Please visit the Discovery Journal website featuring Instructions for authors, previous editions of Discovery and other helpful information at Students may submit a hard copy of the manuscript, including a short personal biography to Gail Halleck, Division of Agriculture Communications, 110 Agriculture Building, University of Arkansas, Fayetteville, Ark. 72701. Students can submit their electronic version via the website or directly to


New Lab Helps Scientists Study the Earth's Oldest Fossils, Minerals, Rocks

Lab manager Erik Pollock, left, and research scientist Barry Shaulis

A new lab at the University of Arkansas will help scientists better understand ore deposits in the earth’s crust, how fossils form and what they can tell us about the earth’s climate, and accurately date some of the planet’s oldest rocks, among other uses.

It’s called TRAIL, or trace element and radiogenic isotope laboratory. TRAIL is made up of three main pieces of equipment: two mass spectrometers that the university already owned, and a new laser ablation system that can burn holes as small as seven microns — about one-tenth the diameter of a strand of human hair — into samples. The resulting vapor is directed to the mass spectrometers, one of which can identify trace elements and the other of which is used to study isotopic ratios – the difference in atomic mass of two or more forms of the same element. These measurements can aid in dating the geologic processes that formed the Earth’s crust, help identify the source of economic ore deposits such as lead and tin, and are useful as a means of studying paleoclimate through the chemical composition of fossilized teeth. The combination of instrumentation is unique in the state; in fact, it’s one of only a handful of facilities in the nation capable of this kind of research.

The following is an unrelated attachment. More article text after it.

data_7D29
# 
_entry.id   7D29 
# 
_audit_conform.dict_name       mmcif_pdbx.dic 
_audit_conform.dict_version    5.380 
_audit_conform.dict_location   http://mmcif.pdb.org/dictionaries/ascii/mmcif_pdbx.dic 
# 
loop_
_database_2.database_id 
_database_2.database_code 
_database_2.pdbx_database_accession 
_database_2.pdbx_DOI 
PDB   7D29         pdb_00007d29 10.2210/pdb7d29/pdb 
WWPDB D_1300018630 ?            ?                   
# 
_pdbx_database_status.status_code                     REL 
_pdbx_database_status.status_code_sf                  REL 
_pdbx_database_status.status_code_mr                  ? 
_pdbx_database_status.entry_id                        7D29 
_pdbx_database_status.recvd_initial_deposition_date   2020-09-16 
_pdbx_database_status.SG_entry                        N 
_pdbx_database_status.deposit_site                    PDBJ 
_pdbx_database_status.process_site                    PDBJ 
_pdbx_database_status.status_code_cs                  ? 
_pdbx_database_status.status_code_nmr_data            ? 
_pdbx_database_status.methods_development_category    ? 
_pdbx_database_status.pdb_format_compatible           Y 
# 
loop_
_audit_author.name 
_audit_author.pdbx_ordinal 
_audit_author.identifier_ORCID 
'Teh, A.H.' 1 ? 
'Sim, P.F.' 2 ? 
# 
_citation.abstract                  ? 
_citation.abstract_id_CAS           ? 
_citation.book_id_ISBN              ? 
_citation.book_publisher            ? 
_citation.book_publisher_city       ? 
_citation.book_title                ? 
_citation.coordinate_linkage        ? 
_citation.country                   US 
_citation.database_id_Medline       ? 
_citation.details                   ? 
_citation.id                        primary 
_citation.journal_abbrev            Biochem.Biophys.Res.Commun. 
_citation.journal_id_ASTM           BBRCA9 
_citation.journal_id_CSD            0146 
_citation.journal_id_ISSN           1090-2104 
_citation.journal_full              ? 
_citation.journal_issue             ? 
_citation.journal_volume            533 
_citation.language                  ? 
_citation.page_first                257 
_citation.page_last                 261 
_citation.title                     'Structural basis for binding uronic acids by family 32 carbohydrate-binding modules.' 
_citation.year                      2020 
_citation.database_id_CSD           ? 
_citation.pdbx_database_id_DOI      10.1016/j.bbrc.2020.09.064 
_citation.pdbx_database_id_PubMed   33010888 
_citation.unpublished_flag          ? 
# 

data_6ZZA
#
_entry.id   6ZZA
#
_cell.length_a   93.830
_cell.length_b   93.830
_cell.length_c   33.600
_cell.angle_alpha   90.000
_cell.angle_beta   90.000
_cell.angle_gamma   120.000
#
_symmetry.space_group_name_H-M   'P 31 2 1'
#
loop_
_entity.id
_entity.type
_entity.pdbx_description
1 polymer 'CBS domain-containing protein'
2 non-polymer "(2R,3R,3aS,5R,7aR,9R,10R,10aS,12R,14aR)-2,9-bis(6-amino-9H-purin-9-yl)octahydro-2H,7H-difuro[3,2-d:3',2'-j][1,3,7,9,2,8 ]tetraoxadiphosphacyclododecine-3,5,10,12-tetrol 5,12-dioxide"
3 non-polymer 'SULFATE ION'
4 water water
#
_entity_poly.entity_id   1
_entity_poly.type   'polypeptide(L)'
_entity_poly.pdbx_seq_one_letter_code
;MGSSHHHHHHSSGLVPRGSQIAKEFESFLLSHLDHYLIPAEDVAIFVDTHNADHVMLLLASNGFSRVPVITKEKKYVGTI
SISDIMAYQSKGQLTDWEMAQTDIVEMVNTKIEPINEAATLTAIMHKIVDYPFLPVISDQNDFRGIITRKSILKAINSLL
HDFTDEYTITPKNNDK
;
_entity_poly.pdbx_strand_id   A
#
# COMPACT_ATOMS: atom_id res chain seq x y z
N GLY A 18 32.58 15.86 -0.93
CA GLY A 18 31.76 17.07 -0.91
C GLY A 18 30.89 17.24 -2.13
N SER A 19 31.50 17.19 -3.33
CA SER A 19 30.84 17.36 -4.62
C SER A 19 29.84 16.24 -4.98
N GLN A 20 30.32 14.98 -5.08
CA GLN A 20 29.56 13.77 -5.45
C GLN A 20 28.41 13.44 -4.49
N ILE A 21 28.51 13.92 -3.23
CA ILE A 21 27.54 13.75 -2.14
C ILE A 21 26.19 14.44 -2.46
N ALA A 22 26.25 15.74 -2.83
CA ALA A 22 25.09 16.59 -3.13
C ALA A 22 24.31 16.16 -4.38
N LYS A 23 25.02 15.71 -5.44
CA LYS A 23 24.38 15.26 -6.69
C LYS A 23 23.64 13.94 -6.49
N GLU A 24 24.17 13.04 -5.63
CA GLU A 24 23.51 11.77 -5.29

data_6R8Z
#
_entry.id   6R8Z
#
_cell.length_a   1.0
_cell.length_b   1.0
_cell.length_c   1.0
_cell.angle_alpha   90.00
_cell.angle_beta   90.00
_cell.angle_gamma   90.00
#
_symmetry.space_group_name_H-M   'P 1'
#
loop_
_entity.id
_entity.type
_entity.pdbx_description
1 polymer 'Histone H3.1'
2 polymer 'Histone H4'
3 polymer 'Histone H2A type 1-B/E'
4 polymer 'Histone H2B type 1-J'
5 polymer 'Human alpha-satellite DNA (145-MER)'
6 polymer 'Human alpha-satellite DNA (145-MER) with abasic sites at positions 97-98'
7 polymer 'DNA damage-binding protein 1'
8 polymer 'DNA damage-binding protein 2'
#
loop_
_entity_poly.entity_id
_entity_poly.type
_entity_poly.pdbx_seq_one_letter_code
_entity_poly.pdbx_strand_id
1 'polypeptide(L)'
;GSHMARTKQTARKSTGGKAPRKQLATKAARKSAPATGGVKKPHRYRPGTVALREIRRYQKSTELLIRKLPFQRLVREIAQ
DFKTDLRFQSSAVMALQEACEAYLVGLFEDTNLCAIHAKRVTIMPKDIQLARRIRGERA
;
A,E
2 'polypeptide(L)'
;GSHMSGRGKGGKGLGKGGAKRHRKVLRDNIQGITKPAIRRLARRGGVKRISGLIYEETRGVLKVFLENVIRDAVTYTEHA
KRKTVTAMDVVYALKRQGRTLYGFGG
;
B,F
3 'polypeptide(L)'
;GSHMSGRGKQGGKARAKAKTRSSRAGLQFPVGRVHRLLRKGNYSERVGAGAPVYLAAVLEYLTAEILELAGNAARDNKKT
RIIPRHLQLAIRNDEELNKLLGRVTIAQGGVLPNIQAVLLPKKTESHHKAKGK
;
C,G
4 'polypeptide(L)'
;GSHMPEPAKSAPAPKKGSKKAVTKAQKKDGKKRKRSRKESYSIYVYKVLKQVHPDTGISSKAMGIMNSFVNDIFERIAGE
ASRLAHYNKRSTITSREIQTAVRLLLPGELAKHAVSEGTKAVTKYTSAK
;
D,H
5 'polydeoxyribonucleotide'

Visit Research Frontiers for the full story on TRIAL.

 Research Spotlight

Study Challenges Conventional Wisdom About Diet and Oral Health

 Lab manager Erik Pollock, left, and research scientist Barry Shaulis

Findings from the first comprehensive study on the oral health of a population in transition from a foraging, wild-food diet to an agriculture-based diet indicate that oral health is affected not just by diet, but also by gender and behavior differences between men and women.
Peter Ungar, Distinguished Professor of anthropology at the University of Arkansas, and Alyssa Crittenden, Lincy Assistant Professor of anthropology at the University of Nevada, Las Vegas, worked with New York dentist, John Sorrentino, on the research published recently in the journal PloS One.